With a giant question mark hovering over the future of the U.S. space program, the Kennedy Space Center Visitor Complex opened its $100 million Space Shuttle Atlantis exhibit Saturday.
“A lot of people, when the space shuttle’s final flight took place . . . sort of misunderstood that this was the end of the space program,” said Bill Moore, chief operating officer of the visitor complex.
The absence of a straightforward goal for the manned space program - “We’re going to go to Mars” – makes the future murky for the public, Moore said.
The new Space Shuttle Atlantis attraction in Brevard County, Fla., can help people understand that the program is in transition, he said.
For example, NASA is working with private companies on the Commercial Crew Program, which would send manned spacecraft from the U.S. to the International Space Station, and is planning a Space Launch System to take astronauts back into deep space, beyond the shuttle program’s scope.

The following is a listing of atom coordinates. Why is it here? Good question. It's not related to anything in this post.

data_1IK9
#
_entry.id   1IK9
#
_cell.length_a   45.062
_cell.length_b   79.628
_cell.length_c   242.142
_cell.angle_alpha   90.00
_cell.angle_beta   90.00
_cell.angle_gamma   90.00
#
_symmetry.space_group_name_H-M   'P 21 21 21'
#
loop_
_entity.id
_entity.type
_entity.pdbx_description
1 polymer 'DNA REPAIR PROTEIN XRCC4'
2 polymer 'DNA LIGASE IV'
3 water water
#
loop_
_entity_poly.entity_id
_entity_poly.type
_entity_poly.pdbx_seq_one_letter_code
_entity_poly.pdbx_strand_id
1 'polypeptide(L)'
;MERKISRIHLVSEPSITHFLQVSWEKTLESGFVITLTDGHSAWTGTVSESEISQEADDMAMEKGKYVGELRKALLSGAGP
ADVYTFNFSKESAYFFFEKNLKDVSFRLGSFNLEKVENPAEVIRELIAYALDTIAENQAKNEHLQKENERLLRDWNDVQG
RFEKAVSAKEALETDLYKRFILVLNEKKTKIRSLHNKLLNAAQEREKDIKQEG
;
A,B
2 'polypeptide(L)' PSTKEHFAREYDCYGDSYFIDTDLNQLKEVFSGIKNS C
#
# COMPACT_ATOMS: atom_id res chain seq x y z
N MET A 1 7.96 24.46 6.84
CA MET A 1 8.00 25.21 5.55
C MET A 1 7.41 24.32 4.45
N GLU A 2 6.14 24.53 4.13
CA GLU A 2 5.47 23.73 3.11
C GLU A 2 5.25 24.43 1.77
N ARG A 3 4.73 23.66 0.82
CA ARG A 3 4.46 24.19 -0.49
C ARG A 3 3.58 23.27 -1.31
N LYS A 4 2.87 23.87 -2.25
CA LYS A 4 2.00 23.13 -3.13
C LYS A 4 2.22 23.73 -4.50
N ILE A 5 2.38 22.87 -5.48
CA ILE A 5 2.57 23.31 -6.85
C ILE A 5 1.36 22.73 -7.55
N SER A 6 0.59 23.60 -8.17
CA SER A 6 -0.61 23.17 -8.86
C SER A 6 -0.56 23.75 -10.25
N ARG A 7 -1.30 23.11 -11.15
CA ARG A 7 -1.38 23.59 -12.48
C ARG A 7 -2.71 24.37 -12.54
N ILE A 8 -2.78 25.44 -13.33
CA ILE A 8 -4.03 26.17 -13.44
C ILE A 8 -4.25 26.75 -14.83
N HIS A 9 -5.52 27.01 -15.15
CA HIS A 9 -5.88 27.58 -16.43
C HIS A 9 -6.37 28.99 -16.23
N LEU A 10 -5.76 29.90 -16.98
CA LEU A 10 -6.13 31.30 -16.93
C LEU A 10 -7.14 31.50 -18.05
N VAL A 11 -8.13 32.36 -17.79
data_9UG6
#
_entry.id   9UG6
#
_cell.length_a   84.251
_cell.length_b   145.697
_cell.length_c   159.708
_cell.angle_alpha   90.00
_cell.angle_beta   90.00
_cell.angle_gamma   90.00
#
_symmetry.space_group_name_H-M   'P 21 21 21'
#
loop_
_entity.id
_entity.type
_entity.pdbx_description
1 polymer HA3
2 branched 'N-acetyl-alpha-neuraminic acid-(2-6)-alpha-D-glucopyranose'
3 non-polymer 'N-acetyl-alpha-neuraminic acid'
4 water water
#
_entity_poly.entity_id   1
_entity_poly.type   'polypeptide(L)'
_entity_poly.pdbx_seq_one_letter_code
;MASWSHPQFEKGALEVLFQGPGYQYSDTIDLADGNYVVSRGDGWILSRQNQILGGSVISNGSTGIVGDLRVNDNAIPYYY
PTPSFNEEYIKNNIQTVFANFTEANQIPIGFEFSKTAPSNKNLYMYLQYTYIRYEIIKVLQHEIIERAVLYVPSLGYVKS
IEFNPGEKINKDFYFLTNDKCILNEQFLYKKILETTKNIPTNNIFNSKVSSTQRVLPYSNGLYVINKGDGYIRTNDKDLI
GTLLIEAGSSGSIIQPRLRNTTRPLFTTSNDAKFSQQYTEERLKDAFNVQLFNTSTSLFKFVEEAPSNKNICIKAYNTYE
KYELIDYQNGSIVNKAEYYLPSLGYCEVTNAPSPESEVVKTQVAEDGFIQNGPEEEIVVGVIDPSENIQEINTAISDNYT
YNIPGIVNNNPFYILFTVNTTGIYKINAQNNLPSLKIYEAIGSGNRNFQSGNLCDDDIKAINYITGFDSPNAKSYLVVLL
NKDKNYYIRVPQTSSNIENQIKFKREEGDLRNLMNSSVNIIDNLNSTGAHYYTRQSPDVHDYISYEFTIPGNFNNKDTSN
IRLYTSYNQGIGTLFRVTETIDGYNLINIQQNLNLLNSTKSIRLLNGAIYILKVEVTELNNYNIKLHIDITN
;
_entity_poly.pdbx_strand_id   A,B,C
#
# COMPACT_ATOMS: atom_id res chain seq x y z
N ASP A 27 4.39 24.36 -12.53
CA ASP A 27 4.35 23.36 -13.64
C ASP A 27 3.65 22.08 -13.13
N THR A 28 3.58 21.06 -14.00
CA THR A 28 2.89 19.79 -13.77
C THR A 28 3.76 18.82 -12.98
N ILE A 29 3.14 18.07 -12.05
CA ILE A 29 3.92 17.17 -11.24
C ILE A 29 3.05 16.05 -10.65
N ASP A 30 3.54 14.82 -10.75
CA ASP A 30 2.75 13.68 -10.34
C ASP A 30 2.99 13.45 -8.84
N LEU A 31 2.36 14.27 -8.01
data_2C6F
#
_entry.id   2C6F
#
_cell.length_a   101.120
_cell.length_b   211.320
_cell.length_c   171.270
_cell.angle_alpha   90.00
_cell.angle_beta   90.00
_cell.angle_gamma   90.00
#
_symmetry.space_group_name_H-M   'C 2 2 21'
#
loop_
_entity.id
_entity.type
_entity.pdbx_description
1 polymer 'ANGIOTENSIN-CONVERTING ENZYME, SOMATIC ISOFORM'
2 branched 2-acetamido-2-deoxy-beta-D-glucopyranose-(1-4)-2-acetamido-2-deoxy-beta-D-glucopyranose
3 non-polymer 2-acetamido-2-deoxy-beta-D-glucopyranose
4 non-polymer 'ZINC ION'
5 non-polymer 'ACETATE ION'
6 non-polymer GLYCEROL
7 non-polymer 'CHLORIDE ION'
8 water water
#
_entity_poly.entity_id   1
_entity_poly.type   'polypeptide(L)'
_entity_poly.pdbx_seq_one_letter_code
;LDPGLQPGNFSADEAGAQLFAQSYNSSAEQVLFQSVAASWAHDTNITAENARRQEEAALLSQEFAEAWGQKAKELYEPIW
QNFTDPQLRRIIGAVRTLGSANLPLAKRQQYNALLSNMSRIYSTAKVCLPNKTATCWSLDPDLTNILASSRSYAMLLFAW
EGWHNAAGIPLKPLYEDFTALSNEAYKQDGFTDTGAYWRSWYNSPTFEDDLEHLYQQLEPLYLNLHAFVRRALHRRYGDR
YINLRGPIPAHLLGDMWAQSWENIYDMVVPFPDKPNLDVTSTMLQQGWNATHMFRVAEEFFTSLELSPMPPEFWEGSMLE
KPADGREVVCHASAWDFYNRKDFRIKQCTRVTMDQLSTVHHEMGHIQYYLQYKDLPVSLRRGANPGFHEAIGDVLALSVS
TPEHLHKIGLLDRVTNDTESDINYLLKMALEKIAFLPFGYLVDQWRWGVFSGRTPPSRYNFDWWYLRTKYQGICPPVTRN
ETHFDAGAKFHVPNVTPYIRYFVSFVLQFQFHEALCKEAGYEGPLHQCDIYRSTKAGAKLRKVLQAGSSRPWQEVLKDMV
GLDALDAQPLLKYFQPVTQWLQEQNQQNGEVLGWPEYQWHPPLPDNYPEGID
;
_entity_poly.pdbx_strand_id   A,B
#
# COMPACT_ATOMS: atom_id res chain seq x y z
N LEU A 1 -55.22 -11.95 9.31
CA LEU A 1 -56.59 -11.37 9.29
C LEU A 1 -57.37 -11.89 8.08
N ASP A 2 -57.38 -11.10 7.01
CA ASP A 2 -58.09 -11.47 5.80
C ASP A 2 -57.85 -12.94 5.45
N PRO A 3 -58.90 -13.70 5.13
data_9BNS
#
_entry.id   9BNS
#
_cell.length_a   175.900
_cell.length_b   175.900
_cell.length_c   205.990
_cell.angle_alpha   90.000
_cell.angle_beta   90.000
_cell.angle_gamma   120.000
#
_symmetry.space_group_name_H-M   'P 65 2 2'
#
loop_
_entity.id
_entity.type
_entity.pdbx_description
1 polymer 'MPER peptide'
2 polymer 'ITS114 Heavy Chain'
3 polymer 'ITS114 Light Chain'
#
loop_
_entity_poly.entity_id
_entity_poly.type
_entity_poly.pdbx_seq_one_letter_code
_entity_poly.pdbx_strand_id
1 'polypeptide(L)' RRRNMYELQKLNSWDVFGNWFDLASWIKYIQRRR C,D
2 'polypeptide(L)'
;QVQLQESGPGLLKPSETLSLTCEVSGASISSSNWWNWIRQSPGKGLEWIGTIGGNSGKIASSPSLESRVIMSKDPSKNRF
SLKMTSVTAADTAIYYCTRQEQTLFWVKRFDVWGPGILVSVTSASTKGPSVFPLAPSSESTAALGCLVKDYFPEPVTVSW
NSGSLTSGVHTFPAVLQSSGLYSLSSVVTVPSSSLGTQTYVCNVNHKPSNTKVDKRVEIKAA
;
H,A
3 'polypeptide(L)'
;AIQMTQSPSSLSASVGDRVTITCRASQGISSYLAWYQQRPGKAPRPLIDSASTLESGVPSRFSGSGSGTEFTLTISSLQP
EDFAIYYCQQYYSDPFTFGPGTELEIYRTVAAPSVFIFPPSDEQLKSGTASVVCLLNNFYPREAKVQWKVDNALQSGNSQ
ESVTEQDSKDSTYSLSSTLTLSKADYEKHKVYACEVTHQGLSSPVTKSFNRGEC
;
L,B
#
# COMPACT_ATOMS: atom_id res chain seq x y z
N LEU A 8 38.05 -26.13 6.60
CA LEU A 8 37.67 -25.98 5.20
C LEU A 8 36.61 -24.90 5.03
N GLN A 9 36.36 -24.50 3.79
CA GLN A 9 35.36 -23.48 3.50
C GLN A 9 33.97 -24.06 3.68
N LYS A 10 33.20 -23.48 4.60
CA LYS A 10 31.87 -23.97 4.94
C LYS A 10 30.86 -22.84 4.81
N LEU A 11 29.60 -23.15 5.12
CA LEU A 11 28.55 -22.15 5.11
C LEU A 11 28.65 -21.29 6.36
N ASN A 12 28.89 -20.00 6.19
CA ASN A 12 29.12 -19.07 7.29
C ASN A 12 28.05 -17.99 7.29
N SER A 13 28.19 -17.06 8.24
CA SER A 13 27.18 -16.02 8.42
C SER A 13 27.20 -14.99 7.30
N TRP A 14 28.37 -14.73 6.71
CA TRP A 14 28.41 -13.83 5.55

Now, the retired Atlantis shuttle lives in a 90,000-square-foot building, tilted at a 43-degree angle so that it’s visible from multiple perspectives. The dusty and nicked orbiter is bathed in theatrical lighting and flanked by interactive stations to educate about the shuttle program, which ended with Atlantis’ touchdown at Kennedy Space Center in July 2011.
It’s a view not usually seen by earthbound folks, said astronaut Tom Jones, who was on two of Atlantis’ 33 missions.
“This is the way Atlantis is seen in orbit, by astronauts,” he said. “You never get a chance to see the shuttle like that on Earth. It’s always cocooned in scaffolding or maintenance platforms.”
Read more at: Phys.org